PhD Candidate Economics
with Dr. Thomas Stratmann
We model and empirically test the effects of citizen monitoring of services provided by bureaucrats. Monitoring by citizens is a public good. Because of collective action problems, monitoring is underprovided, allowing bureaucrats to shirk on efforts to provide services. Our model shows that collective action problems in monitoring activities are associated with sub-optimal bureaucratic output. Bureaucratic output is predicted to change with the number of citizens affected and the distribution of bureaucracy-generated benefits. Utilizing income data from leases under the purview of the Bureau of Indian Affairs (BIA), we find broad support for our hypothesis that bureaucratic output is inversely related to collective action challenges of bureaucrats’ clients. These collective action problems vary with the number of owners, interests of the largest shareholder, and variations in monitoring costs due to private vs. institutional ownership.
I advance and test a theory that in sequential auctions price rises with the number of bidders. I allow for stochastically arriving and departing bidders, so the number of bidders changes with every auction round both endogenously through the winner of the previous round dropping from future rounds and exogenously through the bidders’ stochastic arrival and departure. I test the theory on the Mecum auctions for collectible cars using the instrumental variables method. The timing of the car going to auction affects price only through the number of bidders present at the time and the number of cars still left to auction. This allows me to instrument time for the number of bidders. The empirical test shows support for the theory and provides a missing explanation for the declining price anomaly prevalent in sequential auctions.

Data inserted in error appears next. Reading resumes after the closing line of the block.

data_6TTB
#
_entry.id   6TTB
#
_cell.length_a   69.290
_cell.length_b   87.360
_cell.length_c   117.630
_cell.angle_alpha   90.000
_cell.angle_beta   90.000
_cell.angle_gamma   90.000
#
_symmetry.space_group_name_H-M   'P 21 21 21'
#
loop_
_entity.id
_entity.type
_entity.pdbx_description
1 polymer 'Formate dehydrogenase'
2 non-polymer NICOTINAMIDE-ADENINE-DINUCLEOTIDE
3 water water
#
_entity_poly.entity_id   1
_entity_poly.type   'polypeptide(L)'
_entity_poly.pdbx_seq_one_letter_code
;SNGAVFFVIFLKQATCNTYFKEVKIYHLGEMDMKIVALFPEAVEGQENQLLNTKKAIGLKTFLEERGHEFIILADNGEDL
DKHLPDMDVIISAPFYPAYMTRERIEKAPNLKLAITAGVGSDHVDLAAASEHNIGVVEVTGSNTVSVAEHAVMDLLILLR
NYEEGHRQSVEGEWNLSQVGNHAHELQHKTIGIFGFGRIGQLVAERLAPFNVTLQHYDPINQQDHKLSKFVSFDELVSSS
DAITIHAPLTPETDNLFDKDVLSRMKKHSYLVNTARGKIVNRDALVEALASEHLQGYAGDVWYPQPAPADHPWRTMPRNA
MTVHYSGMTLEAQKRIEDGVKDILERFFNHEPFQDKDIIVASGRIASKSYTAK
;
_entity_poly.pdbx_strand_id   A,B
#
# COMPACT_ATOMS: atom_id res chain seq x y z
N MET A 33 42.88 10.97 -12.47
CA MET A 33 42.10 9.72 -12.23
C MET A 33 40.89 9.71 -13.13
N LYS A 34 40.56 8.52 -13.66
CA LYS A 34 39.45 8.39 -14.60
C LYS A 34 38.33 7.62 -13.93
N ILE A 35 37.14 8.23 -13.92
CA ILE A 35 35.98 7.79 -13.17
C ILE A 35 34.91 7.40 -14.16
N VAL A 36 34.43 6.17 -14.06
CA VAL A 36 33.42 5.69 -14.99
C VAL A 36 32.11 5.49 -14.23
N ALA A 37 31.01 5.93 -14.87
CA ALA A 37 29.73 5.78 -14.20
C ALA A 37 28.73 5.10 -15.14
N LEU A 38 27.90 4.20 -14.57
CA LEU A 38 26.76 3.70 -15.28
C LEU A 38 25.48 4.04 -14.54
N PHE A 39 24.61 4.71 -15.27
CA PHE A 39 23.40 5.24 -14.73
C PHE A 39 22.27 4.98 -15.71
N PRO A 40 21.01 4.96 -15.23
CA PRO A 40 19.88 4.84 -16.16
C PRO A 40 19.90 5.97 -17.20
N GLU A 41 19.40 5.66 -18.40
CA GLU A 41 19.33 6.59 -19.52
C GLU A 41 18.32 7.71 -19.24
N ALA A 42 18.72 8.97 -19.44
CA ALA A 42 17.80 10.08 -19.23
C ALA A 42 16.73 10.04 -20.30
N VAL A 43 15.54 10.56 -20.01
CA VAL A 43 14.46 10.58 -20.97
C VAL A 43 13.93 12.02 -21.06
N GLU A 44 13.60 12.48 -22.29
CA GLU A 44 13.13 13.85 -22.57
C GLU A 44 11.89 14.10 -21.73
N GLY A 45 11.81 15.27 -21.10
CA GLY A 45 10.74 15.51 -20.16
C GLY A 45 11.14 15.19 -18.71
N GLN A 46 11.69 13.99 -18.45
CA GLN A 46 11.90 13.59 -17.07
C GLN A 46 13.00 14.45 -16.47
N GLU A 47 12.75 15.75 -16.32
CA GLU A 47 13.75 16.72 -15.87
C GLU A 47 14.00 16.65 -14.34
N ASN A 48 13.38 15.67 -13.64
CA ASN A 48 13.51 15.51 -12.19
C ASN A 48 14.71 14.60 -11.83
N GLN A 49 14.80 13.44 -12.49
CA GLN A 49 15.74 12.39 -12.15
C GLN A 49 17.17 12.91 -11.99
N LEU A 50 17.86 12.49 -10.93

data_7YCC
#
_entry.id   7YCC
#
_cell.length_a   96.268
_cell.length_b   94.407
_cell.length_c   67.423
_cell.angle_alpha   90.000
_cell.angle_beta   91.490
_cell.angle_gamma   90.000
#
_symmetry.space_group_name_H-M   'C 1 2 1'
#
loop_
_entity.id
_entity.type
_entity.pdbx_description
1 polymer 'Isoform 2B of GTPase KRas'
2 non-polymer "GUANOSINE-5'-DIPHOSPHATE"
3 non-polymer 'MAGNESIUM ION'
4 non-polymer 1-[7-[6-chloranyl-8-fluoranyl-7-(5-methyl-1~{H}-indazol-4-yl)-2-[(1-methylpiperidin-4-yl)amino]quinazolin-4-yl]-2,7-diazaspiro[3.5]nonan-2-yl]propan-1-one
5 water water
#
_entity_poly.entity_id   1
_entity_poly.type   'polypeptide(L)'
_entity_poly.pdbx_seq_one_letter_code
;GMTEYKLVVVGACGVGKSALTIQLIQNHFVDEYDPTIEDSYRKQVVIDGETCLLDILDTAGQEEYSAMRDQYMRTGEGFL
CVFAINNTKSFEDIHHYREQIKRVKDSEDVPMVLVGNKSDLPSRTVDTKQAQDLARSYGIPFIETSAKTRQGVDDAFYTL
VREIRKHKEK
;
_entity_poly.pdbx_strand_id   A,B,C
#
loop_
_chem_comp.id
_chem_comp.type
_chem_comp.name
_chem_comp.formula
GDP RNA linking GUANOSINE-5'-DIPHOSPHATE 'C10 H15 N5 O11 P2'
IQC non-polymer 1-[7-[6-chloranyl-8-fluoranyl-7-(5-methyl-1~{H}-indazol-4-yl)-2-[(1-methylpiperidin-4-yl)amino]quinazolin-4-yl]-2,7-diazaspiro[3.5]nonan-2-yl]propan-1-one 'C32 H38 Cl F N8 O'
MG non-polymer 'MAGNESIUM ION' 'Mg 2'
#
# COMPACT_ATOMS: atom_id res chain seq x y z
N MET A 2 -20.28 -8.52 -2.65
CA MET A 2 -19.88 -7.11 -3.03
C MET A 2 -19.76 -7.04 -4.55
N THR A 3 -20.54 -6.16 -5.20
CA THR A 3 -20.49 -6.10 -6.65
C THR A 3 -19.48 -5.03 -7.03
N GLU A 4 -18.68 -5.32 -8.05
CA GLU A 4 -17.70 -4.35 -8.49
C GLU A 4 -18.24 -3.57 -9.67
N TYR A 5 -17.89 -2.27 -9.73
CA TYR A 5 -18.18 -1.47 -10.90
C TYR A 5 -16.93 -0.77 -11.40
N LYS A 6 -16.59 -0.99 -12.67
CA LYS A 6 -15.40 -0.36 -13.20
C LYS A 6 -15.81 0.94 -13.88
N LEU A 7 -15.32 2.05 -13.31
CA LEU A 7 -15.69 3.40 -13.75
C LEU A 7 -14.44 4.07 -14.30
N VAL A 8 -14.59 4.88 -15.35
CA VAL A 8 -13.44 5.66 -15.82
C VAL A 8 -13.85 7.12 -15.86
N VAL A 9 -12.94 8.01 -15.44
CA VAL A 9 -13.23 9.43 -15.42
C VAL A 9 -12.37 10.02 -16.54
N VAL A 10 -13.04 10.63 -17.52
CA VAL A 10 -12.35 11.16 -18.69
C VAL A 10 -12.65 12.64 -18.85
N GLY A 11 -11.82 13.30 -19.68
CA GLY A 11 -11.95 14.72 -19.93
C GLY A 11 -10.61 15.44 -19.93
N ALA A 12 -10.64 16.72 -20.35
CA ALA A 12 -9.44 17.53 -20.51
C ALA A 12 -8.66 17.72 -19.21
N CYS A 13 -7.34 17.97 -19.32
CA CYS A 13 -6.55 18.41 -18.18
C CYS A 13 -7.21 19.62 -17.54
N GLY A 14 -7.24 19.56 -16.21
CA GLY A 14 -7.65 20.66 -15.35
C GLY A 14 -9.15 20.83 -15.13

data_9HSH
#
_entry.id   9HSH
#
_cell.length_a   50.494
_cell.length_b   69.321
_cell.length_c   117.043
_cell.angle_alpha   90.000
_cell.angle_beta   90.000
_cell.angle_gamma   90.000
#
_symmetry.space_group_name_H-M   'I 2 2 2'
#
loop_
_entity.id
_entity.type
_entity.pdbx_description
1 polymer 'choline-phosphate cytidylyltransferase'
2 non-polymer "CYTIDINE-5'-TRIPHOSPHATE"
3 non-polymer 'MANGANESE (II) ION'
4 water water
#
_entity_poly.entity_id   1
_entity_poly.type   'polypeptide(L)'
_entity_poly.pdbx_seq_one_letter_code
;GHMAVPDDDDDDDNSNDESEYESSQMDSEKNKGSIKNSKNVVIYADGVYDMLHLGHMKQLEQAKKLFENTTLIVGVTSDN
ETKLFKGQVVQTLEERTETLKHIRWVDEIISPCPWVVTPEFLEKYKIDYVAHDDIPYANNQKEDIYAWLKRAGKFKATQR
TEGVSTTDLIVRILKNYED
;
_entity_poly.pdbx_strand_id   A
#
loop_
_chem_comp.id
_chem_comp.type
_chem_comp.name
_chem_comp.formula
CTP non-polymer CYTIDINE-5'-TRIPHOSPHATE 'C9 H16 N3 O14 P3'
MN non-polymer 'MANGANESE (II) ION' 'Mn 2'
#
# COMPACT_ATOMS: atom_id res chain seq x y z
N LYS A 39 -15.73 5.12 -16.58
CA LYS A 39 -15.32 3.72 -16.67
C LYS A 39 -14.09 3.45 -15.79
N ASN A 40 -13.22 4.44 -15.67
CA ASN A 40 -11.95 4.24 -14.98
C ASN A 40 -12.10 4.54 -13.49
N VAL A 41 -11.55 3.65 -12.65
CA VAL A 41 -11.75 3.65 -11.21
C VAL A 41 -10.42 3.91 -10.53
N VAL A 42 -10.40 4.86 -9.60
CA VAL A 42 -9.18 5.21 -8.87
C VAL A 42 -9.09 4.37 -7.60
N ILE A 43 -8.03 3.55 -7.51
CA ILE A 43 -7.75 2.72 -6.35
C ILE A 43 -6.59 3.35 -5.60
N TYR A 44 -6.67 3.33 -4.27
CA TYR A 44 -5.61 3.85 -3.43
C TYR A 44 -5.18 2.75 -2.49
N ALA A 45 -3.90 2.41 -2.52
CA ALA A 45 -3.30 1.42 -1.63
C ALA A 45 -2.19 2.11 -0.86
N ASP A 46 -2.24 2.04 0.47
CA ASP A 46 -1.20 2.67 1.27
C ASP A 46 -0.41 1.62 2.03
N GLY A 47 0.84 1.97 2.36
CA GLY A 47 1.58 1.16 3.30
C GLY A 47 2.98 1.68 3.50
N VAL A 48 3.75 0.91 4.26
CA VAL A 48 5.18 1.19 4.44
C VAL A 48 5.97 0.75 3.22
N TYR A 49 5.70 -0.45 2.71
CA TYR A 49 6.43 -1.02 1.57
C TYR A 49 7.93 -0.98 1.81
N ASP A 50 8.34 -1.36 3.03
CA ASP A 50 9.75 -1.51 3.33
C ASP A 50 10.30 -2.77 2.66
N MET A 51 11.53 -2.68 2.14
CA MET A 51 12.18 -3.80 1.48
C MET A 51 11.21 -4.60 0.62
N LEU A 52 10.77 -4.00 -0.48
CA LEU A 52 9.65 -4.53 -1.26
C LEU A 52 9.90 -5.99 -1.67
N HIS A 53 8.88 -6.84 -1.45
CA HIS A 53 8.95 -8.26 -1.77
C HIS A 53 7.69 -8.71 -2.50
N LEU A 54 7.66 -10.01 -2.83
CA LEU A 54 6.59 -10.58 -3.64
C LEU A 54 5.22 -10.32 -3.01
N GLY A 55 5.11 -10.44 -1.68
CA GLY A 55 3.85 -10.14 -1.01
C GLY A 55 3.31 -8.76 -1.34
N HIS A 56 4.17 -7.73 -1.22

This paper estimates the elasticity of scale for different U.S. industries over the period since the 1980s to present day using data on publicly traded companies. I apply four estimation methods: Ordinary Least Squares, Syverson’s method, Olley and Pakes’s method, and Ackerberg, Caves, and Frazer’s method. I find that the aggregate elasticity of scale has been increasing and is above one. Increasing returns to scale in turn can help explain the rising industry concentration and increases in markups for broad sectors of the economy. The aggregate markups calculated by recent literature go up as high as 1.6, while my estimates are around 1.2. The large difference stems from the classification of fixed and variable costs as well as inclusion vs. exclusion of the financial sector, which differs from other industries in substantive ways.